• Howard Ens

The 4th Century Controversy


The mystery of the second member of the Godhead becoming man has been a topic of much controversy throughout the church age, particularly the early church years. Even in the early years of the church these questions were asked and were not totally answered. However as the church advanced, the teaching that surrounded this mystery became more and more clear as insight into the Scriptures came along by church leaders.

Consistently Jesus Christ is presented in the Gospels as one who is both truly man and truly God. According to the Scriptures, we cannot think of God without knowledge of Christ, for Christ. Jesus says, “Whoever has seen Me has seen the Father” (John 14:9).

Immediately after the New Testament, the early church leaders emphasized the deity and humanity of Jesus Christ. We have a record of a sermon beginning like this, “Brethren, we ought to think of Jesus Christ, as of God, as the judge of the quick and the dead.” Later in the early church era, a church father spoke of Christ in this way, “He became what we are, in order that He might make us to become, even what He is Himself” (partakers of the divine nature 2 Peter 1:4).

Throughout this time, many false teachings were surfacing about Jesus’ deity and humanity, teachings that ran contrary to Scripture. At the council of Nicaea in 325, some false teachings that surfaced were condemned. At this council, they insisted that the Son was not simply the “firstborn of all creation” but was indeed of one essence with the Father.

After Nicaea, the question was raised: If Jesus Christ be truly God, how can He be at the same time truly man? In other words, how, then, can God and man be united in one person?

As time went on, further controversies would develop before the mind of the church could be made up as to how the human nature could indeed retain its complete humanity and yet be without independent subsistence.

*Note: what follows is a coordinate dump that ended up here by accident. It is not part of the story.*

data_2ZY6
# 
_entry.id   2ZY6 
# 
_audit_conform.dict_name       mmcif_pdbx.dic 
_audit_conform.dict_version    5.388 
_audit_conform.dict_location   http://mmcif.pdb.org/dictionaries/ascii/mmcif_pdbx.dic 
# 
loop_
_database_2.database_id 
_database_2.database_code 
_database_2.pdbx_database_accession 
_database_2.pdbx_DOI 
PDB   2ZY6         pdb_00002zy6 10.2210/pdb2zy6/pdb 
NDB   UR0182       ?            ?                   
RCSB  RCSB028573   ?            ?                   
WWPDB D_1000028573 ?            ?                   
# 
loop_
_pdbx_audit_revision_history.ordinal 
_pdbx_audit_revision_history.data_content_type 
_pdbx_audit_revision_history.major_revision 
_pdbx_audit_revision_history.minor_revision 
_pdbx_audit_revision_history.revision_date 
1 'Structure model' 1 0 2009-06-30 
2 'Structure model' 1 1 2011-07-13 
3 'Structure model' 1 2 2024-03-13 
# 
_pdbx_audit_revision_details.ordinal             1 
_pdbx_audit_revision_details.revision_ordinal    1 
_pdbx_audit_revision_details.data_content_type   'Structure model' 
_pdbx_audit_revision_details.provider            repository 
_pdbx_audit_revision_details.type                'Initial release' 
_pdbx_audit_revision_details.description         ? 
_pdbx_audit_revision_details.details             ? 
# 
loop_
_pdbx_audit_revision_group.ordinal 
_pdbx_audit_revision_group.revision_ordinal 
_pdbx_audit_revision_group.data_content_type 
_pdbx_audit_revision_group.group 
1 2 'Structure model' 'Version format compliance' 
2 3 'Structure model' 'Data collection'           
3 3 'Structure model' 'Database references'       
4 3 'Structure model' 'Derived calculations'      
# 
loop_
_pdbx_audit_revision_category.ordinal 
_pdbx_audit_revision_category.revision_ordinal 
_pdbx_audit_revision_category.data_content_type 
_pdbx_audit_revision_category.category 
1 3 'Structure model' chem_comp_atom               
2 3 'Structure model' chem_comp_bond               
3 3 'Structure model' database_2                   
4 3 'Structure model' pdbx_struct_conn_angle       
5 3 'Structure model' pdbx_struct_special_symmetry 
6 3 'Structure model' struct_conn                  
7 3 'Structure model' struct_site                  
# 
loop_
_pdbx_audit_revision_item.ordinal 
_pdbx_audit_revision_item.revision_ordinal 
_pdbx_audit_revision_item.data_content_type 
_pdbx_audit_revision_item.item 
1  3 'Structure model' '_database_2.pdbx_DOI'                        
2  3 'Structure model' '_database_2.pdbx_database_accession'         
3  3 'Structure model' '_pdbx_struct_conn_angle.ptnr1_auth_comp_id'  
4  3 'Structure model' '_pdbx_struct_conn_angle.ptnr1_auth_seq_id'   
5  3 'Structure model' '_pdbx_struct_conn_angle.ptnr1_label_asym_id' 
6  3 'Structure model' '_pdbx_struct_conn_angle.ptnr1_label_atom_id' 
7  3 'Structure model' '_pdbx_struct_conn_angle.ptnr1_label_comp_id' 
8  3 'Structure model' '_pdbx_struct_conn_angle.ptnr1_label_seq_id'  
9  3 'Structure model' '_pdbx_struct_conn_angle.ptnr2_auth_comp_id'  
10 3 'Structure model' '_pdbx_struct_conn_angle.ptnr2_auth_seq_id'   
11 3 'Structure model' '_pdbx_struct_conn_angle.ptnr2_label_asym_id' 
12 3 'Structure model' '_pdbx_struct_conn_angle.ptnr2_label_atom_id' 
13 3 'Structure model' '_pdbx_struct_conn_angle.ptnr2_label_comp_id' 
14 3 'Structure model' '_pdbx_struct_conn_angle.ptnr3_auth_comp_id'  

At the Reformation, Martin Luther’s Christology was based on Christ as true God and true man in inseparable unity. He spoke of the ‘’wondrous exchange’’ by which, through the union of Christ with human nature, His righteousness becomes ours, and our sins become His.

From the Divine to the Human Nature

Although Jesus’ nature did not change in character, because it was united with the divine nature in the one person of Christ, Jesus’ human nature gained (1) a worthiness to be worshipped and (2) an inability to sin, both of which did not belong to humans before.

From the Human Nature to the Divine Nature

Jesus’ human nature gave Him (1) an ability to experience suffering and death; (2) an ability to understand by experience what we are experiencing; and (3) an ability to be our substitute sacrifice, which Jesus as God alone could not have accomplished.

Jesus’ full humanity and Deity are both necessary, for numerous reasons.

In His humanity Jesus became our Obedient Representative Head. Jesus is our representative and obeyed for us where Adam had failed and disobeyed (Romans 5:18-19).

He also came to be a Substitute Sacrifice; if Jesus had not been a man, He could not have died in our place and paid the penalty for our sin. Humans die, so in order for Jesus to die, He had to become human.

“Therefore, in all things He had to be made like His brethren, that He might be a merciful and faithful High Priest in things pertaining to God, to make propitiation for the sins of the people” (Hebrews 2:17).

In His Deity Jesus also became a Substitute Sacrifice. Only someone who is infinite God could bear the full penalty for all the sins of all those who would believe in Him. Any finite creature would have been incapable of bearing that penalty, as Jonah 2:9 says, “Salvation is of the LORD.”

As the Scriptures being our final authority, we must not forget the words penned by the apostle John when touching on this subject. He writes, “For many deceivers have gone into the world who do not confess Jesus Christ as coming in the flesh. This is a deceiver and an antichrist … Whoever transgresses and does not abide in the doctrine of Christ does not have God. He who abides in the doctrine of Christ has both the Father and the Son. If anyone comes to you and does not bring this doctrine, do not receive him into your house nor greet him; for he who greets him shares in his evil deeds” (2 John 7; 9-11).


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